Human Rights Watch (HRW) has urged the Bangladesh authorities to immediately halt the death sentence against Bangladesh Jamaat-e-Islami leader Abdul Quader Mollah for his involvement in crimes against humanity during the country’s Liberation War for what it said due to fair trial concerns.
In a report released on Sunday on its website, the New York-based global rights watchdog also said that Mollah should be granted a right to appeal against the conviction and death sentence.
“Human Rights Watch opposes the death penalty in all circumstances as an irreversible, degrading, and cruel punishment,” said Brad Adams, Asia director. “It is particularly reprehensible in cases where laws were retroactively passed in order to enable the death penalty, and where the right to appeal against such a final judgment is not allowed.”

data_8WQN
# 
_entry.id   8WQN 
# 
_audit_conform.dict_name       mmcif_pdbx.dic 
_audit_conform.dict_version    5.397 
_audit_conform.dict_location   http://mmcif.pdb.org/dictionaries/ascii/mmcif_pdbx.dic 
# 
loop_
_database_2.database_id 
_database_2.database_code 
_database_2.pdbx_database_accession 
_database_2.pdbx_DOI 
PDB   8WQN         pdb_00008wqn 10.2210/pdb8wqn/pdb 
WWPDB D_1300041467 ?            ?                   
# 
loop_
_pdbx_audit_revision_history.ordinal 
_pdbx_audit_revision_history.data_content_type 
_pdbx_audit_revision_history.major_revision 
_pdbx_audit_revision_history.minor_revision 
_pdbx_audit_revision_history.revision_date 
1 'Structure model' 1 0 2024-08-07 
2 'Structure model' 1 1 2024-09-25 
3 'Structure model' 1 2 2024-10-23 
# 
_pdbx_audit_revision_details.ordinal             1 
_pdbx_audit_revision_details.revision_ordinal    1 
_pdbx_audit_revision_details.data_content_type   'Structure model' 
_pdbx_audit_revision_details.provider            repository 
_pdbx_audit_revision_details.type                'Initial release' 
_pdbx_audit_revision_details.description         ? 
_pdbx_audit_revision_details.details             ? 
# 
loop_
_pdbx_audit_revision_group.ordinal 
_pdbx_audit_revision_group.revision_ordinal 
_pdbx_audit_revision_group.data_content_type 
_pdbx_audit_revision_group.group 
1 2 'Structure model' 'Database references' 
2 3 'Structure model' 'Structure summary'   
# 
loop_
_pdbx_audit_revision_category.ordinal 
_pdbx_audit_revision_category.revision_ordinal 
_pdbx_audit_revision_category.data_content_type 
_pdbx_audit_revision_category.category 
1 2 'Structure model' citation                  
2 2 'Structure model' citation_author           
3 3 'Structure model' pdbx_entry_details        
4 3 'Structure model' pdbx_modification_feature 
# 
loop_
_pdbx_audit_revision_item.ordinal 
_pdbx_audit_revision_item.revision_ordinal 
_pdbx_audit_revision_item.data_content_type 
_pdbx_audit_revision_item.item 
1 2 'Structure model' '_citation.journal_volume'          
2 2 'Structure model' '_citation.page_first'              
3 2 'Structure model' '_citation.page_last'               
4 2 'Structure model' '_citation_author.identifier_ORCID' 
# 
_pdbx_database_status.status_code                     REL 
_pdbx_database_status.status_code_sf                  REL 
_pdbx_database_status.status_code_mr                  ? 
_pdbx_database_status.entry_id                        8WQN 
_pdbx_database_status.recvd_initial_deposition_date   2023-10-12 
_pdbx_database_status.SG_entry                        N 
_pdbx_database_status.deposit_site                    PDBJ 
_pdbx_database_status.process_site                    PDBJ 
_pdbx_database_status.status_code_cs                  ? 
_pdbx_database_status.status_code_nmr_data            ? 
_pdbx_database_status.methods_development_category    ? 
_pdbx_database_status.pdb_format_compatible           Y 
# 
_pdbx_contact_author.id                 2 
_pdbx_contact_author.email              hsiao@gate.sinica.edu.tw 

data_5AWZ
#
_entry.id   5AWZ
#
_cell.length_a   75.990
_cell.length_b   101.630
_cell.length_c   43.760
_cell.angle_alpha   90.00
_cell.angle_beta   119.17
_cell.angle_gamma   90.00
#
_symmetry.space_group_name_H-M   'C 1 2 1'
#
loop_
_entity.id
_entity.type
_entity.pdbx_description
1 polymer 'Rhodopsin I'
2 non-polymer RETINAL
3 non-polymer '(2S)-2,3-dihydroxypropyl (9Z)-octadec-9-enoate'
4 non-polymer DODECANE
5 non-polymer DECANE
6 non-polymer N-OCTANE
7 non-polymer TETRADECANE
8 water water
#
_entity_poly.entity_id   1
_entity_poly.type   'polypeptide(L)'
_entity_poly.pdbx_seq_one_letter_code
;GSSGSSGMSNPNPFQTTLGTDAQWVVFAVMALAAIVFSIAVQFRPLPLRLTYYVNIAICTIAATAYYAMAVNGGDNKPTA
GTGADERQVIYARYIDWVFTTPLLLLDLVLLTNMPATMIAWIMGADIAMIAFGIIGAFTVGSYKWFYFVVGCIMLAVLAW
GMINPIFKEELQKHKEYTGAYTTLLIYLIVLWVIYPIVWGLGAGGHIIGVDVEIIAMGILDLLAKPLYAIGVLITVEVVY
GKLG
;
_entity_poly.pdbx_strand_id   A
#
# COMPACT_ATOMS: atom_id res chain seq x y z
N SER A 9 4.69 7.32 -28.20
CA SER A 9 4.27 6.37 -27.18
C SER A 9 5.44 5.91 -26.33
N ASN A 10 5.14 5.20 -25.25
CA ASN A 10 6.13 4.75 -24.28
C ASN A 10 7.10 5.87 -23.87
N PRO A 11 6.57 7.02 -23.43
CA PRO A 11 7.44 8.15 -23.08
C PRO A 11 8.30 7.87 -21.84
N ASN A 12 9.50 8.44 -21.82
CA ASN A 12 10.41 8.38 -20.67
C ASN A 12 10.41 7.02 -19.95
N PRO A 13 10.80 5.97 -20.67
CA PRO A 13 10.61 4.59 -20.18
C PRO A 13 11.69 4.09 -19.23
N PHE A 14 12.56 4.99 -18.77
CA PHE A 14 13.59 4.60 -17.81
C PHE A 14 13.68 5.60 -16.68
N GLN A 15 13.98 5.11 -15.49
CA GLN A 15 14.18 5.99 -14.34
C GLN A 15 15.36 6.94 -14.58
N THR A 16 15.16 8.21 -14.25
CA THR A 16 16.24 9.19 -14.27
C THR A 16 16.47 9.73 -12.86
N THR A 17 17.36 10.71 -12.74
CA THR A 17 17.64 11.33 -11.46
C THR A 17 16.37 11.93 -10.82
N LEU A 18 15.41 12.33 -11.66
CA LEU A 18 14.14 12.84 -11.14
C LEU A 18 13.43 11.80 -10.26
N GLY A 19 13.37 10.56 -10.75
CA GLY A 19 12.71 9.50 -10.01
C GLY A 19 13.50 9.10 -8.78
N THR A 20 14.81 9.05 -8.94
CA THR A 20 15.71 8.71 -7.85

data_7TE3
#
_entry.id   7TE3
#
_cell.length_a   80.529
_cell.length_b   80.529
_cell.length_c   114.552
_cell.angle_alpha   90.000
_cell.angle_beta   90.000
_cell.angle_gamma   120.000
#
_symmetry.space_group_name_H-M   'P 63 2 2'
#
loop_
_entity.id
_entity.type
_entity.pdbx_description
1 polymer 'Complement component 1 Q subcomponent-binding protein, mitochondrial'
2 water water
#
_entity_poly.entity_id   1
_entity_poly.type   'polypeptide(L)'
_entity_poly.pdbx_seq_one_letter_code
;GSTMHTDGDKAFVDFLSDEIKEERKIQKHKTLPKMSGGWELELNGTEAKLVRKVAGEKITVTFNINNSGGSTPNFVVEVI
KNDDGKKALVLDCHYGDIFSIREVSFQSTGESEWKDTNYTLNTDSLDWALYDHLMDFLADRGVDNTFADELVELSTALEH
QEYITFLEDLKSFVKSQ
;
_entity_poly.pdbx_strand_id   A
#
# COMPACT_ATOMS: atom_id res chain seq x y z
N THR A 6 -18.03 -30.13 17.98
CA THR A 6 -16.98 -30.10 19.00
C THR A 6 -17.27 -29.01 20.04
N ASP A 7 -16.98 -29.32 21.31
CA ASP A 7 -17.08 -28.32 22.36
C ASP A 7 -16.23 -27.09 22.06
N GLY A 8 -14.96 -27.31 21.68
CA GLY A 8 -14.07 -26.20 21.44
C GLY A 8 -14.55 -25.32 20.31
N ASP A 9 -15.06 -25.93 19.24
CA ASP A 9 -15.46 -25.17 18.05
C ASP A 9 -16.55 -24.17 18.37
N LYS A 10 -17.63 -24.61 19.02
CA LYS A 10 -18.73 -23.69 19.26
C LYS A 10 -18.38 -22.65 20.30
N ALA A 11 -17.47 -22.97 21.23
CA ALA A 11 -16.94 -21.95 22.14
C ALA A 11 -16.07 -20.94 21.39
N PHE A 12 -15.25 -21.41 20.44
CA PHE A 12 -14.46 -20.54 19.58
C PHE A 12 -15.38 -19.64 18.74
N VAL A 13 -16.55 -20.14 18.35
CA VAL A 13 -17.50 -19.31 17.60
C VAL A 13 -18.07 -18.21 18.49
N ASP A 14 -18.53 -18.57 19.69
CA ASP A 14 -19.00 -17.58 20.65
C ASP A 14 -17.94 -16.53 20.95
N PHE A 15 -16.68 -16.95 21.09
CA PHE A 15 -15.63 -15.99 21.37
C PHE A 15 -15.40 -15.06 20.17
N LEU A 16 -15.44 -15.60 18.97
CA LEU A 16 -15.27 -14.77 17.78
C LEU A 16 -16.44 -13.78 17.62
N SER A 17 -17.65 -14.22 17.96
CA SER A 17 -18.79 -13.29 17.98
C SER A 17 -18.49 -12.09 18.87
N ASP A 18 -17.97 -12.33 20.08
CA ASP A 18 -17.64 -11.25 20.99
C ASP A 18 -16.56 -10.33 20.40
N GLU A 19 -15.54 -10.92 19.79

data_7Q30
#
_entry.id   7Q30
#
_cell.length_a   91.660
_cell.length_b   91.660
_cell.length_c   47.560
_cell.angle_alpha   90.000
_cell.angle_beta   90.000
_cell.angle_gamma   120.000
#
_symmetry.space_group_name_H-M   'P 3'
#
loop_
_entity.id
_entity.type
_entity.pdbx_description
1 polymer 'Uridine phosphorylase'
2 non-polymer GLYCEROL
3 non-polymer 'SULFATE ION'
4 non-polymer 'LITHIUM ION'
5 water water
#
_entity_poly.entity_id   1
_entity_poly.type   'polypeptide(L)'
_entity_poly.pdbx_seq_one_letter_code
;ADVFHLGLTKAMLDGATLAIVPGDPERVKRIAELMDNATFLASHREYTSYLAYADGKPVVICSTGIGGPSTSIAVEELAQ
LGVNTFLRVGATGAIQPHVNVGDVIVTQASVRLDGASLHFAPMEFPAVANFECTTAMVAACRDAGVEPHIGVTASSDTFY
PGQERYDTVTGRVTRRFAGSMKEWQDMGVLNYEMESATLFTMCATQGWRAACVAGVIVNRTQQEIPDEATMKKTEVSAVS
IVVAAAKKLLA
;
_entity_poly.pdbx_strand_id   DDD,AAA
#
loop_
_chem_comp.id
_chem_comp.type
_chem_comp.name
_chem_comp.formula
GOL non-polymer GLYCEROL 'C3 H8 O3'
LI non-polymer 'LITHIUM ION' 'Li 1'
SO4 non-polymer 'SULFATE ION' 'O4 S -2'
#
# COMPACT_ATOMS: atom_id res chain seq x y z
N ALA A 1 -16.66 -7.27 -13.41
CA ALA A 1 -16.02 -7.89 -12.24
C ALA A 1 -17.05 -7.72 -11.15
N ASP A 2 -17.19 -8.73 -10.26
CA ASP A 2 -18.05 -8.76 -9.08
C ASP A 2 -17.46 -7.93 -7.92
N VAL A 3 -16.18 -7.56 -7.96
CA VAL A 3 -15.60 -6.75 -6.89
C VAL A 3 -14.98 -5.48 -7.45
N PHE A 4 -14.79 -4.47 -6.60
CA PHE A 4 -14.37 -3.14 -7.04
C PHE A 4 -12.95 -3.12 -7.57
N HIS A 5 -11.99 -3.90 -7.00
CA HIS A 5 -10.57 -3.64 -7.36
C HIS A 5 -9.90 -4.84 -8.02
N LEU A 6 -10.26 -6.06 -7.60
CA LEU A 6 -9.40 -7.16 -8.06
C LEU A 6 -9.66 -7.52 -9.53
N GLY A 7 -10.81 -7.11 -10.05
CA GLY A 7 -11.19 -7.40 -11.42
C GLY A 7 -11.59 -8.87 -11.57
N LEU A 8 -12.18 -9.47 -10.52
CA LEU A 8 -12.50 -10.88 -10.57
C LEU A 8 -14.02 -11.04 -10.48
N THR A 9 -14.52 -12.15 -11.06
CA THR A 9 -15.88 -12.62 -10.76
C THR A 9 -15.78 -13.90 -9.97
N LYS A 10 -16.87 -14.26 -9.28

The rights body said the death sentence was handed down based on retroactively amended legislation, a move which violates international fair trial standards.
On February 5, 2013, Mollah was sentenced to life in prison by the International Crimes Tribunal (ICT), a domestic court holding trials for the atrocities in Bangladesh’s 1971 war of liberation from West Pakistan.
He was convicted on five of six counts, including murder and rape as crimes against humanity and war crimes. He was acquitted on one count of murder, the report mentioned.